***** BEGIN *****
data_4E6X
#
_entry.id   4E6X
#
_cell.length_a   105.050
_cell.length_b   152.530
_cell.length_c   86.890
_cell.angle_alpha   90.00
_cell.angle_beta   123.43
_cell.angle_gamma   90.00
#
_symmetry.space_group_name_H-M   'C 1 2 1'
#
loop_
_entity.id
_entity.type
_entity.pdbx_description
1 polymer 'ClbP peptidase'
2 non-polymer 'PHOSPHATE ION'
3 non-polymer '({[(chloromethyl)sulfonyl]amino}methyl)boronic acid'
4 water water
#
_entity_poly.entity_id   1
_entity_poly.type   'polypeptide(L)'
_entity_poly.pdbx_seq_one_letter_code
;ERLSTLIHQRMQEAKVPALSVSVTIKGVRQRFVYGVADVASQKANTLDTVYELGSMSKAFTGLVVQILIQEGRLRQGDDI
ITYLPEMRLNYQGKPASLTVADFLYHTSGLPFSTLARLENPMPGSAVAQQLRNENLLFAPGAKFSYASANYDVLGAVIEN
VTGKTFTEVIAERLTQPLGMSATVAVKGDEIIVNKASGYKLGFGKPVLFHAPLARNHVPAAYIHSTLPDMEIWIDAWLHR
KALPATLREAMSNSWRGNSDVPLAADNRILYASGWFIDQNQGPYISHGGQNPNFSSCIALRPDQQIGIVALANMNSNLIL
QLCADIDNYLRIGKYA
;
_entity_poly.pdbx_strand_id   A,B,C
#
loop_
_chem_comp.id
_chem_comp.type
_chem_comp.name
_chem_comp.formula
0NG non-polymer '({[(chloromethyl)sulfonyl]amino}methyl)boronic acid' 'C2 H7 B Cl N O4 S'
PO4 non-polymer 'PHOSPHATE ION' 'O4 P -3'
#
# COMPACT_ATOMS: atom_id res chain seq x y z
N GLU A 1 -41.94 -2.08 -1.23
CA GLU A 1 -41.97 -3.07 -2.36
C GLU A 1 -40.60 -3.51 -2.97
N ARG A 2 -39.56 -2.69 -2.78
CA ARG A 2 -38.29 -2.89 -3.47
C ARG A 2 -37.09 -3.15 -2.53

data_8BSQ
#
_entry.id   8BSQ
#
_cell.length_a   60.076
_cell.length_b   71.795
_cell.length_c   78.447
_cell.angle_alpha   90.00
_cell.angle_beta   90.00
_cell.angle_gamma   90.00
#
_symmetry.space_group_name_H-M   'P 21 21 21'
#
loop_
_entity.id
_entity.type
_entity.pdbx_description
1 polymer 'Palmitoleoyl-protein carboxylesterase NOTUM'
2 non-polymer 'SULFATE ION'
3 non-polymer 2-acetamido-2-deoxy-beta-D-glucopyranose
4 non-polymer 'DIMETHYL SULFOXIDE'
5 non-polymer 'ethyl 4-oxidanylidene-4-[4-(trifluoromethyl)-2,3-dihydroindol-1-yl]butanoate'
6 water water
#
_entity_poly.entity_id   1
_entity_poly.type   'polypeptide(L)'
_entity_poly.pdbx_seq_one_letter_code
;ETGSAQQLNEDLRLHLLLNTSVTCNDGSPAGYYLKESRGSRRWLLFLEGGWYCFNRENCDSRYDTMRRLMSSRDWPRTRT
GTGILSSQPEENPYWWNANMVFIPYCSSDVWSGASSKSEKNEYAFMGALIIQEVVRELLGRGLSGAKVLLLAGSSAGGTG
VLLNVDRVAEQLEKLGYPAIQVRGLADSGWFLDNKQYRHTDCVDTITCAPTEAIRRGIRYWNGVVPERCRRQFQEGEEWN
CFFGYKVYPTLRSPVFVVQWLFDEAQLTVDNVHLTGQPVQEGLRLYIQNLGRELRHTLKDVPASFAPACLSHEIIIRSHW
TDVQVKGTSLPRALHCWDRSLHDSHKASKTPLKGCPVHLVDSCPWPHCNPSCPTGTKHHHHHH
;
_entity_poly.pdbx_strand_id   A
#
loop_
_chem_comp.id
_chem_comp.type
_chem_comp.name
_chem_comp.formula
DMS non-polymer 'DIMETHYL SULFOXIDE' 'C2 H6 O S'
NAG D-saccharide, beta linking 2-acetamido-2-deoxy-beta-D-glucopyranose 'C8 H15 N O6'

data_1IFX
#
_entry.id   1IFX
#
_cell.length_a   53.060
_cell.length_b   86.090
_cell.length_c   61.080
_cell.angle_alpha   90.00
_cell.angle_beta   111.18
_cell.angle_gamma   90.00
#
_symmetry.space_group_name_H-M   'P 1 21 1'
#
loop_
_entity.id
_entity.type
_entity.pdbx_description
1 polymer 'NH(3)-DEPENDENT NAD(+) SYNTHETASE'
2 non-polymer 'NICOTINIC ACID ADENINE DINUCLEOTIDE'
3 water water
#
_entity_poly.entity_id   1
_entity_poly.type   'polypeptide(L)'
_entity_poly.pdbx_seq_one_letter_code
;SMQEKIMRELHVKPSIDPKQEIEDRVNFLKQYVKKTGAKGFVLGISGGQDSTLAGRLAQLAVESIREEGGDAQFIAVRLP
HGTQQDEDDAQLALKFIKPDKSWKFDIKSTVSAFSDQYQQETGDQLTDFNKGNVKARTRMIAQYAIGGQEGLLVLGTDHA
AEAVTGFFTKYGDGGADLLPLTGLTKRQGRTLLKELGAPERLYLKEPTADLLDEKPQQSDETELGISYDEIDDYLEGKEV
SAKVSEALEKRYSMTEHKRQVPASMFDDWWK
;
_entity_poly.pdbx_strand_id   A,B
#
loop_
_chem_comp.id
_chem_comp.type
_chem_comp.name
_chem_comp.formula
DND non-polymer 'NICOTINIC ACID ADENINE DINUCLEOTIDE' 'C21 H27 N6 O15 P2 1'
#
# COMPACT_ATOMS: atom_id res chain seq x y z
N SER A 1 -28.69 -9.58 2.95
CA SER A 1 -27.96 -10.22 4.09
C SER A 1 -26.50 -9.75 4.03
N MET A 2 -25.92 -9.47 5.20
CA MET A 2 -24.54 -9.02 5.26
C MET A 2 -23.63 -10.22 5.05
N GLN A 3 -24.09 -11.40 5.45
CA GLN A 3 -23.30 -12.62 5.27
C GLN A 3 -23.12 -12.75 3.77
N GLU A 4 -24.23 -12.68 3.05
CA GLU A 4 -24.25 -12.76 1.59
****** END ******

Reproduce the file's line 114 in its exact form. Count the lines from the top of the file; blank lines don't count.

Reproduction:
_entity_poly.pdbx_seq_one_letter_code